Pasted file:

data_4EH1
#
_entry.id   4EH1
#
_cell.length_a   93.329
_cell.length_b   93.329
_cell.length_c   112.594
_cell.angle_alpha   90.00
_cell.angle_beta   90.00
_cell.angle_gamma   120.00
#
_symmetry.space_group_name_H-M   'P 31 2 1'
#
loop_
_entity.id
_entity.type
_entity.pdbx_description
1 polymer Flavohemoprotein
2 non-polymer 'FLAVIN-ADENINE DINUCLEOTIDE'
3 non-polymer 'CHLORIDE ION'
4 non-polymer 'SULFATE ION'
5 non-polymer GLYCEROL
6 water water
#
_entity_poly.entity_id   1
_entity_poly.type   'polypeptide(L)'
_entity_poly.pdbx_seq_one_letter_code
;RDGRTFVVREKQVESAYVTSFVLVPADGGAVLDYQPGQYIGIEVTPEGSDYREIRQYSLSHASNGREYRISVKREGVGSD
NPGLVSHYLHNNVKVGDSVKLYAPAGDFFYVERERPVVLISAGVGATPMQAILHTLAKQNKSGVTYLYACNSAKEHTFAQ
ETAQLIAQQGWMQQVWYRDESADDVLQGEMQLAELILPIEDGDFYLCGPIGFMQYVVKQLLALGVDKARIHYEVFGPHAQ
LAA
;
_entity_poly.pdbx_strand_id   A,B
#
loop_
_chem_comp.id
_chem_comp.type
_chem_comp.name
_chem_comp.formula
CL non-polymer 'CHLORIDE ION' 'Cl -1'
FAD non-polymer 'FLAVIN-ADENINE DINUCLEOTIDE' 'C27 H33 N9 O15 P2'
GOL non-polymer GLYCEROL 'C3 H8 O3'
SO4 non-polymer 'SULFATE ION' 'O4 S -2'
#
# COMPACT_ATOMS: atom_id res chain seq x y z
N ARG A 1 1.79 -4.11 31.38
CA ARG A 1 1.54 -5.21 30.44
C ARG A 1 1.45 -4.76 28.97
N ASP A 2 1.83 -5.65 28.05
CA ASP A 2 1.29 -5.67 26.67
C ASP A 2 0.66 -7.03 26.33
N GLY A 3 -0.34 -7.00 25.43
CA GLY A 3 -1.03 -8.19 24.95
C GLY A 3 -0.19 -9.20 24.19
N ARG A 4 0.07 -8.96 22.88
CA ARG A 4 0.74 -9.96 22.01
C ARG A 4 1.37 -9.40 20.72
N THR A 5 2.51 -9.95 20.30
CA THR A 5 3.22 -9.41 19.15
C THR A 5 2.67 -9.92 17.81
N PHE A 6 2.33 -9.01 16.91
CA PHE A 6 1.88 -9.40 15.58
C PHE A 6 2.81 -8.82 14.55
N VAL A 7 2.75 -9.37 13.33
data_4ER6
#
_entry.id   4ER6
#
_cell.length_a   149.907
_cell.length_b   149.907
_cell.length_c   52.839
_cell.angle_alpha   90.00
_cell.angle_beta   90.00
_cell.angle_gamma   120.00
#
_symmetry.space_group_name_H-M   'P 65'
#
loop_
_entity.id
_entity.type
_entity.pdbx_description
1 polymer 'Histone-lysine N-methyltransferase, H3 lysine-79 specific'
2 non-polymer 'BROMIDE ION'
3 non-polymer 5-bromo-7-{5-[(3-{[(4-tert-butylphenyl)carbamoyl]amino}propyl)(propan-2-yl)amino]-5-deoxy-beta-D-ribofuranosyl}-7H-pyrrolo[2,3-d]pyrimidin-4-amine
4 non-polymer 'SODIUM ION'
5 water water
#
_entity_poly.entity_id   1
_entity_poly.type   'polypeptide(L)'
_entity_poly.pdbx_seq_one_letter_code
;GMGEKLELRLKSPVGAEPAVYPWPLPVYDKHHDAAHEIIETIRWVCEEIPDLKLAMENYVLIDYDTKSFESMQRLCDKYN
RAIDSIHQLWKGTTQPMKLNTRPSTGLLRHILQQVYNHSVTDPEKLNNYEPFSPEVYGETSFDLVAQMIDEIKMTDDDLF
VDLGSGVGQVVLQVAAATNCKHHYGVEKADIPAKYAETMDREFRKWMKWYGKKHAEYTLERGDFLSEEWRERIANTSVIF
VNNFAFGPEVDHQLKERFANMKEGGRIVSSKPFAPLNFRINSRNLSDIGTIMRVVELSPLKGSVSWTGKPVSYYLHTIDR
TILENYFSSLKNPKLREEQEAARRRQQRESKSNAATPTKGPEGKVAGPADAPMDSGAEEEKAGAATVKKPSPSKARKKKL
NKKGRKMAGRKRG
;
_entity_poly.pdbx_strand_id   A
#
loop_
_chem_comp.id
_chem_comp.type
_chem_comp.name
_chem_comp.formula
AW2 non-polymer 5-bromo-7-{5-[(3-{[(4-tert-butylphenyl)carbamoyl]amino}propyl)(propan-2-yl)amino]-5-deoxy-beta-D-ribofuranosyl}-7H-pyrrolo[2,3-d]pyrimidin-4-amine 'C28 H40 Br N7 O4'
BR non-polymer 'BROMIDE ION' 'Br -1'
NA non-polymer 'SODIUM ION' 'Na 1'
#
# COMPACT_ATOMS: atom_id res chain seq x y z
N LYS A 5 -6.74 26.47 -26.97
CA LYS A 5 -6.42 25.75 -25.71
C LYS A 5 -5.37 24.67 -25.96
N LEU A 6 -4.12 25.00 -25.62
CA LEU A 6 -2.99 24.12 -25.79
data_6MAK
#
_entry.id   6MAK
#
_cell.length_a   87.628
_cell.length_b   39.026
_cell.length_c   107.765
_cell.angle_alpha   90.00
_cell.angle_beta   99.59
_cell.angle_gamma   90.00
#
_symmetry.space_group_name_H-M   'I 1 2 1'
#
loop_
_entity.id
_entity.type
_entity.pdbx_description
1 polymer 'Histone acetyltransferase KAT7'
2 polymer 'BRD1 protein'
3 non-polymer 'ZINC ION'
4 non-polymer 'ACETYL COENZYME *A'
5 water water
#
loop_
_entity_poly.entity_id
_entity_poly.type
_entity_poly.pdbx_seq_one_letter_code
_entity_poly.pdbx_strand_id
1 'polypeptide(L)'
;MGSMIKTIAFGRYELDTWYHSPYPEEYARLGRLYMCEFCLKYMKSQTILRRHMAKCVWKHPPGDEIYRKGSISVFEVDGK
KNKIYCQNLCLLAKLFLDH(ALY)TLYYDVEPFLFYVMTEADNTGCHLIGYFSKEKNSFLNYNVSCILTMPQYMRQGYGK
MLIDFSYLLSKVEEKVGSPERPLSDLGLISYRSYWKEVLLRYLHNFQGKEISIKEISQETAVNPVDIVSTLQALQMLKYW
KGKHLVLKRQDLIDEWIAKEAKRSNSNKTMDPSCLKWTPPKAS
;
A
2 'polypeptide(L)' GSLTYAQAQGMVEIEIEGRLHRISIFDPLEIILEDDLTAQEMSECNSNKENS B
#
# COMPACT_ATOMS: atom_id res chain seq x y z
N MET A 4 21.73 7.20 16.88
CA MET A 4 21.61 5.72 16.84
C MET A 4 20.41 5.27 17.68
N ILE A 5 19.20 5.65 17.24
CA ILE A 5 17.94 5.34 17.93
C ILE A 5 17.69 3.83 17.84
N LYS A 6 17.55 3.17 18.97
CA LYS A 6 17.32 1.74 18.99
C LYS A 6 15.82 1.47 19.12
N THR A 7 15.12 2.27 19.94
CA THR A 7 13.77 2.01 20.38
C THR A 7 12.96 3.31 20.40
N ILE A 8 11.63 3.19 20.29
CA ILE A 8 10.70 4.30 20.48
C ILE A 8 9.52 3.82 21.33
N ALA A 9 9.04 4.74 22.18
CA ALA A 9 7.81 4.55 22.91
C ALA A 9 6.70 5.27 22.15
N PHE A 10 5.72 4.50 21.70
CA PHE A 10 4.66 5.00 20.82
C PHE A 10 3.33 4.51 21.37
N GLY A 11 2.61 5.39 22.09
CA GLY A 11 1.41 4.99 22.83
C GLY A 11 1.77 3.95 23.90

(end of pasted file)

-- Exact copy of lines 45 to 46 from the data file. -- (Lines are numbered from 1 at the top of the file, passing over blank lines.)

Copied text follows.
# COMPACT_ATOMS: atom_id res chain seq x y z
N ARG A 1 1.79 -4.11 31.38